if it is delusional to anticipate or to expect the exceptional, the highest aspirations of the noblest and most virtuous men and women in history were delusional - prior to their achievement; the whole of art is predicated on delusion; the leap of faith that is love is delusional; the expectation of life itself is, essentially, delusional.
this is not to deny that self-delusion is a form of stupid arrogance - or even, in some sense, just another sort of conformity - a romantic fallacy. clearly, to continue in the belief that, say, your opinion matters more than that of a hundred million people who disagree with you, and that, with god's grace, in time, they will come to see that you were right and they were wrong, is to embrace self-delusion in the most essential sense - this is the way 'leaders' behave all the time (the monkey, the poodle, and the pope, to cite the obvious current examples). it is stupid and it is arrogant - and it is 'real'. what could be more real than the suffering inflicted on countless millions as a result - however indirect - of our great leaders' decisions?
to apply the same term as a sort of generic insult to anyone who dares to dream outside the box, however, is ultimately just a distortion of envy - the macro-cultural expression of every harassed grownup's response to the adolescent's flamboyance: 'how would it be if everyone did just as they wanted to do?' and depending on whether a continuing response to that question suggests a vision of paradise or a vision of hell decides perhaps one of the most important choices of our lives.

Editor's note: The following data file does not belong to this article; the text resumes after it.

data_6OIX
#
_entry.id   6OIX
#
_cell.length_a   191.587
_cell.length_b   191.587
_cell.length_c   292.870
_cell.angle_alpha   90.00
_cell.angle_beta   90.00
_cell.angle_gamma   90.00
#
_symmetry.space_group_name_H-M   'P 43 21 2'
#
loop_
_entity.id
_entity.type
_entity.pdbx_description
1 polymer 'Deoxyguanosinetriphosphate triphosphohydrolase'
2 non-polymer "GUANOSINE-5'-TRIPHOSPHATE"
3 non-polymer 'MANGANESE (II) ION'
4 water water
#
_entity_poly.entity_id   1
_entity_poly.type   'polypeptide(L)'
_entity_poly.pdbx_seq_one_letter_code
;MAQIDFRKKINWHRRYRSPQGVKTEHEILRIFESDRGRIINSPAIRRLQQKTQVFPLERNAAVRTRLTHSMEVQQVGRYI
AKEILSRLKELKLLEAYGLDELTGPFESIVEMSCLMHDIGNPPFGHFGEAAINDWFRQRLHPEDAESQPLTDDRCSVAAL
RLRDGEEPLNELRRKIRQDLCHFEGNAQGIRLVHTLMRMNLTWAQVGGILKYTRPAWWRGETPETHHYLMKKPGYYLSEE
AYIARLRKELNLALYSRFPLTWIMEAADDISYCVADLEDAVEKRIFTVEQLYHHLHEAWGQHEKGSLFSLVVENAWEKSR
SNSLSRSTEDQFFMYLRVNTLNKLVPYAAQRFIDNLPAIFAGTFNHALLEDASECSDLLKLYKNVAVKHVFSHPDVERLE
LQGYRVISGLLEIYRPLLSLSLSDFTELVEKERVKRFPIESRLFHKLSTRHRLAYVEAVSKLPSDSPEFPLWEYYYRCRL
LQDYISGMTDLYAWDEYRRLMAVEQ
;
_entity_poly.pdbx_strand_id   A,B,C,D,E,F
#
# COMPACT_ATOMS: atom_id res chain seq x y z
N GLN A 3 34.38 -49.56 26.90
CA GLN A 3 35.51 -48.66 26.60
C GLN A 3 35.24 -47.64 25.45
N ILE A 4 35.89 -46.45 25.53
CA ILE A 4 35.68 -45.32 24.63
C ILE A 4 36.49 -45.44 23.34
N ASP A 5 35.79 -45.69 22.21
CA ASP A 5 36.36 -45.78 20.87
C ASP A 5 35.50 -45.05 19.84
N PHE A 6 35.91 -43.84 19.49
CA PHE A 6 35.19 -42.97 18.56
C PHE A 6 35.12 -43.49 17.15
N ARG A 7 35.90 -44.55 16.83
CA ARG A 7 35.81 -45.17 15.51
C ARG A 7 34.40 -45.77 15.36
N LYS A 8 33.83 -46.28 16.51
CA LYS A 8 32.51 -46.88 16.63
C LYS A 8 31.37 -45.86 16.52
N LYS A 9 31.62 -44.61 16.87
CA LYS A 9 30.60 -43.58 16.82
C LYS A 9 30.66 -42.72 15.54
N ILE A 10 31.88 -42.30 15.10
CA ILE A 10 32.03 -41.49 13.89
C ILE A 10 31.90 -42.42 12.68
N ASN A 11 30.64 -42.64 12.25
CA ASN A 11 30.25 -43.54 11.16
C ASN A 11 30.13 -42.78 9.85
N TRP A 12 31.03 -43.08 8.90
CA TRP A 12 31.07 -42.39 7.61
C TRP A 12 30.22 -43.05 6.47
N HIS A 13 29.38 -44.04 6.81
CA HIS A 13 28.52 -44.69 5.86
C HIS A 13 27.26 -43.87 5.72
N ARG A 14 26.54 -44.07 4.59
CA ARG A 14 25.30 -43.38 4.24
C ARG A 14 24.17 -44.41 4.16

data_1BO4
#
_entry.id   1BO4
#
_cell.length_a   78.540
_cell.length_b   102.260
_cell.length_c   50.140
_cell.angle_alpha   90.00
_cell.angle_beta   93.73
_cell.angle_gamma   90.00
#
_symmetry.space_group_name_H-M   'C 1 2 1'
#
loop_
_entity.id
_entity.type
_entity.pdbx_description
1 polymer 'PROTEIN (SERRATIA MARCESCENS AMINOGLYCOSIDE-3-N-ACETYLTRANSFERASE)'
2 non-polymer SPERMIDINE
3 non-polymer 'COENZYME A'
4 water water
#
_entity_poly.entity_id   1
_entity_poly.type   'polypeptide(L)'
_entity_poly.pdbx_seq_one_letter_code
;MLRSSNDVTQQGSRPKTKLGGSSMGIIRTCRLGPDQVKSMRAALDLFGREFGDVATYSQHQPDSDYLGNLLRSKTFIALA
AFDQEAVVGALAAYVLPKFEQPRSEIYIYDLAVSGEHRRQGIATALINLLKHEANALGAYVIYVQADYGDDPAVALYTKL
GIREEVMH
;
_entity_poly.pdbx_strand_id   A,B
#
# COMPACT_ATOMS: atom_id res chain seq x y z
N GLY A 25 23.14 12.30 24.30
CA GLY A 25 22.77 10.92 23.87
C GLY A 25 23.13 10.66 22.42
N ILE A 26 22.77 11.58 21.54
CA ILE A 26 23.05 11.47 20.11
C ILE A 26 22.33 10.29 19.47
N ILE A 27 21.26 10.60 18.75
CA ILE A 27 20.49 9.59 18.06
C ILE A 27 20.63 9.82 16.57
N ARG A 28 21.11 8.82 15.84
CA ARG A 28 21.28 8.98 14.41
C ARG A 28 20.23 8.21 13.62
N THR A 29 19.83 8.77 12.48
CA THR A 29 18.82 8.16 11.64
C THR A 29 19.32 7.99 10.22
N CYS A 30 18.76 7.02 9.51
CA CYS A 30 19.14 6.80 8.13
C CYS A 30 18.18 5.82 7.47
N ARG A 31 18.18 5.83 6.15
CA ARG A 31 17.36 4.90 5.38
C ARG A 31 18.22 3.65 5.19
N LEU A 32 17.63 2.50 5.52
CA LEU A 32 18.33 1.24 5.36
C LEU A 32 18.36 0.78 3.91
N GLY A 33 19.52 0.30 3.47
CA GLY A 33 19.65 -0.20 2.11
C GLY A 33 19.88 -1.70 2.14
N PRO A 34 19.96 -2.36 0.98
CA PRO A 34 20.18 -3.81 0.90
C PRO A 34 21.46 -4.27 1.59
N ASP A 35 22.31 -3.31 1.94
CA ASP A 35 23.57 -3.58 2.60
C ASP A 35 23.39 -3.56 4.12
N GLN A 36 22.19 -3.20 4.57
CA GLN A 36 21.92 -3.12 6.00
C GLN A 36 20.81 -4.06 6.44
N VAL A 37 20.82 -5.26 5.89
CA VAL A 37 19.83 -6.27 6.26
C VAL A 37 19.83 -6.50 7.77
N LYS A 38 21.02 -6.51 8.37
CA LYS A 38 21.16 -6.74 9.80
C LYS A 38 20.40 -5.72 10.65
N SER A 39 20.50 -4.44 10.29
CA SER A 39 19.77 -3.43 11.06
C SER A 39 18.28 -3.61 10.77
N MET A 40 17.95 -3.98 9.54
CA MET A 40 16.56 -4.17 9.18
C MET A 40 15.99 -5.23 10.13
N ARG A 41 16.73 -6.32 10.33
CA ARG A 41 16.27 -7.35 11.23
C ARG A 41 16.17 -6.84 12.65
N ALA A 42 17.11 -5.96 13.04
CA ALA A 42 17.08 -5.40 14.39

Posted by paul at 15:56
Wednesday, August 04, 2004
Tuesday, August 03, 2004
Family Life In The Middle Ages
How different was life for the nobility compared to Peasents?
Areas to consider
'Life in the Middle Ages was very different for peasents compared to the nobility for example....The peasents had to work extremely hard all day in the fields while the noblemen stay at home bossing the servants around endlessly. Peasents also live in crampt damp dark huts while the noblemens housings is much finer with plenty of windows light and tons of servants rooms and art.
Also most Noblewoman had arranged marriges to big fat pigs but with lot's and lot's of money and they normaly never met there husbands before the actual wedding!
While peasents married for true love!'
(Jack T-R - 7C)
That's my boy!
Posted by paul at 21:57
Monday, August 02, 2004
an e-mail from my ultra-indulgent editor at no ripcord asking why I haven't sent in any reviews for the last couple of months. thing is, I did send one mid-June-ish, but it never appeared on the site, and, rather than simply e-mail the guy who's been acting editor whilst dave's been on extended holiday, I found myself lapsing into an unbelievably childish sulk about it, and got into an extended well fuck you then flounce that belies any whisper of rational justification.
no - this is not entirely true.
when I sent the review, I also sent a chummy e-mail saying hi, for the first time, to ben - said acting editor - who's the only writer on the site whose reviews I really enjoy (I mean, the others are good - but he's exceptionally good) - and the fact that neither my e-mail nor my review were even acknowledged sent me into a faintly hysterical paranoid spin - especially when I saw that said ben seemed to be using his temporary powers to cram the site with stuff of his own. so what was I thinking? that he'd taken one look at my byline and spiked it out of malice? far more likely that the e-mail and attached .doc simply never arrived (although it's an odd coincidence that an e-mail I sent on the same day to someone else on the site - who dave had said I should contact with wish-lists during his absence - never got replied to either).
it's really getting about time I grew up.
Posted by paul at 23:43